Maddy Roche: [00:39:13] Mmm!


Trent Porter: [00:39:13] And so we bought a old home - we were in Denver at the time - and completely renovated it. So spent six months just gutting it and redoing it from-from start to finish. And that was-that was great. You know, it's-it's really - I need that kind of tangible, kind of instant gratification of being like, "wow, this was ugly and now it's beautiful!" You know, the gratification you get from financial planning is wonderful, but sometimes it takes a long time before you -


Maddy Roche: [00:39:41] - laughter -


Trent Porter: [00:39:41] - you see those benefits. So that was really nice to be able to to just do that and kind of do my own thing and have really taken several kind of extended periods in between. Then, my wife and I went to India. She volunteered at a rural -


Maddy Roche: [00:39:55] Mmm!


Trent Porter: [00:39:55] - pediatrics clinic there. And I was able to go to the Himalayans and go see the Dalai Lama teach. It was really, really cool and spent several weeks just kind of traveling around there. And so opportunities like that that this provides - and even while I'm still running my business, my wife and I built a home two years ago. And she's incredible, too. She was pregnant at the time out there -


Maddy Roche: [00:40:17] Wow!


Trent Porter: [00:40:17] - swinging the hammer. And, you know, working on it. And I couldn't have done that with a normal job. And so it's-it's just a really neat opportunity that this career presents, I think.


Maddy Roche: [00:40:27] It definitely does. And, the value of a sabbatical, I think, is so underrated. You really don't know how good it is for you until you take one. And I say that because Alan Moore, our co-founder and I both have taken sabbaticals this year. And I found that that we both came back incredibly refreshed and very - it gives you just a nice chance to reset and in time away from the business really gives you that space you need to be able to look objectively at the things you've been doing, the processes you've been implementing, even the relationships of the clients changes a bit I would imagine. And most importantly, it kind of lets you just test-test your business if-if you're taking time away from your business that you're currently running. Did you find that it was it was that kind of break that you needed? And if so, is that going to be part of kind of your long term plan with staying in this industry, as - complementing it with sabbaticals?


Trent Porter: [00:41:19] Yeah, I don't know that I'll be fortunate to be able to pull out for just for a full six months at a time like I was on my big one. But those shorter periods, like the three weeks?


Maddy Roche: [00:41:27] Mhmm.


Trent Porter: [00:41:27] Absolutely! You know, it's amazing. I think we build a lot of that up in our own heads too. You know, to say, "oh, my clients will need me at the drop of a hat!" And, you know, when you come back and like, "wait, I was gone three weeks and, you know, you didn't miss me?" And so I think that that's something that we kind of have to get over ourselves. And, you know, you do have to build and, I've been fortunate to have Derek, who can step in and kind of field the occasional question that comes in. And so that's been one really nice thing. And another reason that I don't want to be a pure solo is because, when I do unplug for a bit of time, that I can have somebody there to step in. And so that's continual work in progress. It's easy to get sucked in and want to work a ton. But yeah, building it and so I can do that and I continue, I want to aim to do that more -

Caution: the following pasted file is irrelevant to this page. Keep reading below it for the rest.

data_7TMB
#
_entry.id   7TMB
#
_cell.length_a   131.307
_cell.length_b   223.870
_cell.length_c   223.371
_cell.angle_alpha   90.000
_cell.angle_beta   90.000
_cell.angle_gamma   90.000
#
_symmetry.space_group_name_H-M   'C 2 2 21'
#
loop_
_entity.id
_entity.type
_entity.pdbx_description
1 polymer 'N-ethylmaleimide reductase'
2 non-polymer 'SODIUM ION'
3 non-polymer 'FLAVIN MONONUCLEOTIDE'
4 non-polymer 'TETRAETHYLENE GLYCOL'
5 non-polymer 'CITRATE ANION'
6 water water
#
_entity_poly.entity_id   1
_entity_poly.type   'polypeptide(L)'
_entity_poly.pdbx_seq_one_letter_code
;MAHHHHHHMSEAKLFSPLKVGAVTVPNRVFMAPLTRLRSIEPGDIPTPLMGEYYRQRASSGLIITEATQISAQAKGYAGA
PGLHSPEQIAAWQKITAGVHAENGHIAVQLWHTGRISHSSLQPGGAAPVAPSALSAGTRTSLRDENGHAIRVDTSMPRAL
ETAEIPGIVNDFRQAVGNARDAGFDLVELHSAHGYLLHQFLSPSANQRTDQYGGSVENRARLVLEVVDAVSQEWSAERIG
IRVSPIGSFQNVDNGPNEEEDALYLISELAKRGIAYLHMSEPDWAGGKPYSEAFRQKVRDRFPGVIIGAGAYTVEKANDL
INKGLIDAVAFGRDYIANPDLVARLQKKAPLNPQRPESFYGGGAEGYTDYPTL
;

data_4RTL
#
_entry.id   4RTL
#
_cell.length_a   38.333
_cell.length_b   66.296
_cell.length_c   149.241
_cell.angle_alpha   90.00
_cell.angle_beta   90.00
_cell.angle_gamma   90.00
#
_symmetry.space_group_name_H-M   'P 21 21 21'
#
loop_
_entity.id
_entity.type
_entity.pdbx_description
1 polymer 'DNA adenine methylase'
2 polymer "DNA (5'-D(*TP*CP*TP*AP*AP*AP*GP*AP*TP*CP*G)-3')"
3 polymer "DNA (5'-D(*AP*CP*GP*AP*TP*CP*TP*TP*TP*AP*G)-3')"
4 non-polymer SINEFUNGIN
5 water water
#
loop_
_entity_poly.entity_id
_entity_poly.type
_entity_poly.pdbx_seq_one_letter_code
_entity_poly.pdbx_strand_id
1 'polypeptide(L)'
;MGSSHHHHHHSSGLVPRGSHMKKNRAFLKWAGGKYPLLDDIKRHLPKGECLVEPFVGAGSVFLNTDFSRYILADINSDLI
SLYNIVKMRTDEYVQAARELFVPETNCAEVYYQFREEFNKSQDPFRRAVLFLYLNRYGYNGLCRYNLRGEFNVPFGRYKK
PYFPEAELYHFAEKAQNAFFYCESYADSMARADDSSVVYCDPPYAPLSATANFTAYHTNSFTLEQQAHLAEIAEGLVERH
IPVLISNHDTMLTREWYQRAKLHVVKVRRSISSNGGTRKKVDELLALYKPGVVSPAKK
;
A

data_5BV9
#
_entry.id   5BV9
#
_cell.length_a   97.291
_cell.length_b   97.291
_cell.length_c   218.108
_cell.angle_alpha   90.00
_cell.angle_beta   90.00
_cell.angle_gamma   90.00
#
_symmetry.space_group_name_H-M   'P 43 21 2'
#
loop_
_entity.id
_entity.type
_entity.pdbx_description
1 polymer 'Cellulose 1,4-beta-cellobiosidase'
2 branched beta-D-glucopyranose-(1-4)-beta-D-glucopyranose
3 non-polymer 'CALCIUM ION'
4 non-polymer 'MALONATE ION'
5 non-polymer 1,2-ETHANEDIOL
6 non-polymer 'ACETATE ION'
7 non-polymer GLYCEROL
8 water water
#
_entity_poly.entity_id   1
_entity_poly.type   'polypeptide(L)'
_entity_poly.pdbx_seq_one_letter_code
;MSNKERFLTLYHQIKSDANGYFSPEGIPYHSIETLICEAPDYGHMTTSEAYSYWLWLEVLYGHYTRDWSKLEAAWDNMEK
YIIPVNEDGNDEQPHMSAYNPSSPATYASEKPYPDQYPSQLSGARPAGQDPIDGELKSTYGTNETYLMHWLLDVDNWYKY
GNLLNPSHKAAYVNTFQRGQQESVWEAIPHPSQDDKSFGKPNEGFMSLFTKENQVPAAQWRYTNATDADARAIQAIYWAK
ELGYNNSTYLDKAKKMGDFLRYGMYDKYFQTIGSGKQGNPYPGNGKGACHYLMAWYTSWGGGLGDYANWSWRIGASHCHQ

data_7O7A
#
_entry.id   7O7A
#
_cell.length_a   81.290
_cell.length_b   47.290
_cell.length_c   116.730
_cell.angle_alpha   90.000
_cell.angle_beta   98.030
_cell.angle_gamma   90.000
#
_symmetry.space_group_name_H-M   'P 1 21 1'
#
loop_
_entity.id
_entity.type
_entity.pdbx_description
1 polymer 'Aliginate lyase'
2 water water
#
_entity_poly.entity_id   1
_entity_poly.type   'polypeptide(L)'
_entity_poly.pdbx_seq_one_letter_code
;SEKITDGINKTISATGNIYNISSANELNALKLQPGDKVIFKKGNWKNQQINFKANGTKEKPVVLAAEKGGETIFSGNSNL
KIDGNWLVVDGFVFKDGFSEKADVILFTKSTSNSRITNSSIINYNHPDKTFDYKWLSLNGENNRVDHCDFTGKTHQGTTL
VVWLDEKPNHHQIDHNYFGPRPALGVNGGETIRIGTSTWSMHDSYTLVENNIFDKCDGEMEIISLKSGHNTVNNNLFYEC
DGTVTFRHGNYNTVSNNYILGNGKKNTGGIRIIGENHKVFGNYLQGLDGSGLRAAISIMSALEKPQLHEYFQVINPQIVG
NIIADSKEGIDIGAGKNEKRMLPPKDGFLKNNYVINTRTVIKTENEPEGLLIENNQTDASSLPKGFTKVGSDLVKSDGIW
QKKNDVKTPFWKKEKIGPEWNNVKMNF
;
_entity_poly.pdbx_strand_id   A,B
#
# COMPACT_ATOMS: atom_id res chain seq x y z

Maddy Roche: [00:42:14] Yeah.


Trent Porter: [00:42:14] - and you know, take - You know, as our son is older and, you know, be able to spend more time with him, especially during the summers. That's a huge goal for my wife and I.


Maddy Roche: [00:42:24] Absolutely. And Alan and I coincidentally were just talking this week and he gave me the tip that he's, of course, read in a book that you've got to be selfish to be selfless and -


Trent Porter: [00:42:33] Right.


Maddy Roche: [00:42:33] - reminded me that that, you know, we've got to put ourselves first and we've got to put our mental and emotional sanity above all else so that we can show up to work effective and clear. And that was such a good reminder, because that sabbatical that we've - that each of us took - we really felt that two weeks was-was enough break where we both felt like, "oh, I want to come back!" You know, I want to I want to get back to work. And Alan had said that there were some studies done that the three day-the three day long weekend is a really effective tool to clearing your mind and two weeks. But, one week off just isn't enough to let you get that distance that you need from the business and to come back, so that's interesting that you felt also refreshed after a certain number of weeks.


Trent Porter: [00:43:15] For sure.


Maddy Roche: [00:43:17] I'm wondering: what keeps you up at night nowadays? I know that we're recording this recording or this podcast during kind of a changing times in the market. But I'm wondering, just generally with your business, are there things that you really feel like you've got to address and that you need to address this year to be able to continue your success?


Trent Porter: [00:43:35] Yeah, you know, certainly swings in the market are a concern, you know, both for clients and for myself, because, as you know, being under the AUM model that certainly affects my pay. But I think that ultimately, especially when it comes to swings in the market, is that's where we earn our value. You know, I think that keeping, you know, folks, 1) saving them the stress and the long-term financial benefits of not making crazy emotional decisions is-is massive, you know? So -